Born Reckless (1958) DVD Review: My Long Hard Ride with Mamie Van Doren

A delightfully dumb ditty that is bursting with equestrian euphemisms and great B-grade bombshells.
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Though the notion of an actor or actress being a "sex symbol" had been in existence well before the someone coined the phrase in the '50s, it wasn't until that glamorous decade itself rolled around that things really started busting out all over. Quite literally in some cases - so much so that the concept of "skill" was often regarded as secondary when it came to some of America's "biggest" sex symbols, such as a legendary trio of lasses who would become known as The Three Ms in some circles: Marilyn Monroe, Jayne Mansfield, and Mamie Van Doren. They were the blonde bombshells with the built-in bombs who wowed every man, woman, and hungry infant from all corners of the world with their God-given "talents."

It was also around that time that the American film industry began to shed a portion of its Hays Office-induced self-censorship. For the first time in decades, people on the silver screen began to notice breasts. Especially when they were of the beautifully big and bouncy variety, such as on Jayne Mansfield and Mamie Van Doren - both of whom were basically the B movie world's various answers to the more mainstream Marilyn Monroe. Actually, Jayne Mansfield was pretty much the B movie Marilyn, while poor Mamie Van Doren was more of a replacement for Ms. Mansfield. As such, the films of Mamie Van Doren have achieved a legendary status of their own as being much worse than that of her cinematic counterparts' output.

Should further proof be required for me to elucidate my point, a brief gander at the 1958 quickie Born Reckless is now available on DVD from the Warner Archive Collection. Here, the top-billed Mamie Van Doren (look, if Mamie gets top billing, you know you're in for a hoot) portrays Jackie Adams: a saloon singer who also does some trick horse ridin' in the rodeo. And while Jackie is one of two people in the entire movie who actually pronounces it "roʊ.ˈdeɪ.oʊ," it's not enough for the abundance of male chauvinist pigs to take her seriously, to wit she's always being assaulted by lecherous old men and horny young cowboys. And it is during one such act that rodeo stud Kelly Cobb (Jeff Richards) comes to her rescue.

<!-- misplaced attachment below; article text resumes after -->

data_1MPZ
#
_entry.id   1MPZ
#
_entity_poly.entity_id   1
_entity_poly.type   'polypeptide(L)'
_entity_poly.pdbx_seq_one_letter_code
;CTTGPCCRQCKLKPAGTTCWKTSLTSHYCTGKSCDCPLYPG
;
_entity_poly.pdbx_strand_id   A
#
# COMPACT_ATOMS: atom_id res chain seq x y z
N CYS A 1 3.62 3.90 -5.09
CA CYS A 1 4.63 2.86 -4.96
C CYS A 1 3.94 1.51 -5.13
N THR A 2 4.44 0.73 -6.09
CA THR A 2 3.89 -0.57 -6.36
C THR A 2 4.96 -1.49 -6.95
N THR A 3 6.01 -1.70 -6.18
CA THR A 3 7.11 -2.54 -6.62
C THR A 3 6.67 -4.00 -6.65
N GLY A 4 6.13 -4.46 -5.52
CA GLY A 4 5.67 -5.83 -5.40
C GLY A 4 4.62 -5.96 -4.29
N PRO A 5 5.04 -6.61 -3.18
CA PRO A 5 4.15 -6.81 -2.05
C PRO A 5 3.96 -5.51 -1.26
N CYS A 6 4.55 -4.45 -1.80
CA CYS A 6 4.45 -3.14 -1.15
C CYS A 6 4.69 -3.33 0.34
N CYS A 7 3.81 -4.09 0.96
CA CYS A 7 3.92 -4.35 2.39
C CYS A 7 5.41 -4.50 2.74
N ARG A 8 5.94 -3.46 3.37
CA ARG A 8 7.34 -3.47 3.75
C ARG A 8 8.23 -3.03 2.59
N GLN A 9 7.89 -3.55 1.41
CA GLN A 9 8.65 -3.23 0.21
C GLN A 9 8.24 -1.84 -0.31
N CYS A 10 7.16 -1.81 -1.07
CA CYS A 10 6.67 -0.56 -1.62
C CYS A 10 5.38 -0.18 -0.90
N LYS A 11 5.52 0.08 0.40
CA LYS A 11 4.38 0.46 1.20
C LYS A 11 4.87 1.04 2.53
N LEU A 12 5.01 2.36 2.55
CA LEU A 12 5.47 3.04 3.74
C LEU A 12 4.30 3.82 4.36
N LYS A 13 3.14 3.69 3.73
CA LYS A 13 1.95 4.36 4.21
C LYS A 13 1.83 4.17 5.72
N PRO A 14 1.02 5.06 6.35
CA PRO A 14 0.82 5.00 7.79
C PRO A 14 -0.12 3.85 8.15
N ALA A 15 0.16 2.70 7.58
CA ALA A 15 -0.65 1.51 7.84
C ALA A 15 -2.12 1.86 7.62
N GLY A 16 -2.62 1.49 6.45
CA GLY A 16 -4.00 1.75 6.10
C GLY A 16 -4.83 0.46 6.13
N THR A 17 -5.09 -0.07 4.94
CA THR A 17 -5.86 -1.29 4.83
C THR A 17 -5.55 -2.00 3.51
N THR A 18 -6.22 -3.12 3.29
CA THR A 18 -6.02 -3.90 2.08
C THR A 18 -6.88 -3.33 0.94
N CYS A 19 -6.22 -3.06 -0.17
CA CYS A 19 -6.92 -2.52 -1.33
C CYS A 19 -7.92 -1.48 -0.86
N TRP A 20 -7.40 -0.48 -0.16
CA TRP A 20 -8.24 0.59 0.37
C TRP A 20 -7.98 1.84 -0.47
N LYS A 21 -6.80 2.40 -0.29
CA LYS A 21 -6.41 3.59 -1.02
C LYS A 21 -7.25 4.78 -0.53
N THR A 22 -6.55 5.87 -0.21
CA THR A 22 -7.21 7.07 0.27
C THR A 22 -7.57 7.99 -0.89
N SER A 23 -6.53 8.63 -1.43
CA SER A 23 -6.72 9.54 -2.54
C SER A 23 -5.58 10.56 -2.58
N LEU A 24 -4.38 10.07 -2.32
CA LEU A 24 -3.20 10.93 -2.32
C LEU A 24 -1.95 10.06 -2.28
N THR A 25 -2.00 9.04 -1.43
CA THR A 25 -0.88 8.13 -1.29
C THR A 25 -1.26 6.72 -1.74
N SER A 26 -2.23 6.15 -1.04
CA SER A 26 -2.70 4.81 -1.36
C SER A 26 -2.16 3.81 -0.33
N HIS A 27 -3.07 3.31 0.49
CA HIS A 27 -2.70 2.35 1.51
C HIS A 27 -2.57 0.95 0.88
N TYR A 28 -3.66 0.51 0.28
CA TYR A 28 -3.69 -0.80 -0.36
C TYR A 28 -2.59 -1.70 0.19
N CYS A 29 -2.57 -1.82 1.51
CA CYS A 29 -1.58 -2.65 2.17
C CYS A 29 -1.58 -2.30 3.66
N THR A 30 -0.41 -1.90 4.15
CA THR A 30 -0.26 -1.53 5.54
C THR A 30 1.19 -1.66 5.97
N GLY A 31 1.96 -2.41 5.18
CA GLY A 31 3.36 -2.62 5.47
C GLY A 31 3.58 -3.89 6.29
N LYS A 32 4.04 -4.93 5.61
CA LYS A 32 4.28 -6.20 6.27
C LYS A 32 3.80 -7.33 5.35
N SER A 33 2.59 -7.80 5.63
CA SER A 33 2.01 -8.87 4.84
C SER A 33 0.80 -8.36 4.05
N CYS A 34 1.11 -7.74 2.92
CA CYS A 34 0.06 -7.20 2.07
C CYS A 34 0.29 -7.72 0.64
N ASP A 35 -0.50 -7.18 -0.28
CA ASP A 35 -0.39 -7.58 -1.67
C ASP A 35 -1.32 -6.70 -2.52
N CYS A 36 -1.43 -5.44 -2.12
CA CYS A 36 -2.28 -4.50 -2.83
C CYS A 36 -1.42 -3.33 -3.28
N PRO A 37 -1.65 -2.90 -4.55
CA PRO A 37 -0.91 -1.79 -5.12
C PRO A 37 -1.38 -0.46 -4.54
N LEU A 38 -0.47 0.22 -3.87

High-tailing it from the external barroom brawl that ensues, Jackie stows away inside Kelly's station wagon and becomes part of a pilgrimage from one rodeo competition to another with Kelly and his mentor/partner, a decidedly cool man who is aptly named Cool Man. Cool Man is played here by the great Arthur Hunnicutt, who looks like he is either completely bored out of his skull or busy plotting the assassination of his agent for setting him up in this stinker. Perhaps both. And so, Arthur simply phones it in by playing the exact same character from The Lusty Men. Come to think of it, The Lusty Men would have be a more appropriate title for Born Recklessthan for the Robert Mitchum vehicle it was assigned to.

Also, now that I think about it, Mamie Van Doren's motion picture debut was in a Robert Mitchum flick. Huh! Anyway, as the tale transcends into its various stages of expertly displaying human emotions… Oh, who am kidding? After too many unremarkable rockabilly/western tunes (a contribution by Tex Williams being the worst by far) and the movie's performers - be they good, bad, or indifferent - effortlessly recite their poorly-scripted dialogue, Jackie begins to fall for hunk of wood Kelly. Kelly, on the other hand, hitches up with an ultra-promiscuous rodeo whore in a condominium-sized convertible (B horror movie legend Carol Ohmart, sporting dark hair for a change) and gets wasted the night before a big competition. (And loses the next day.)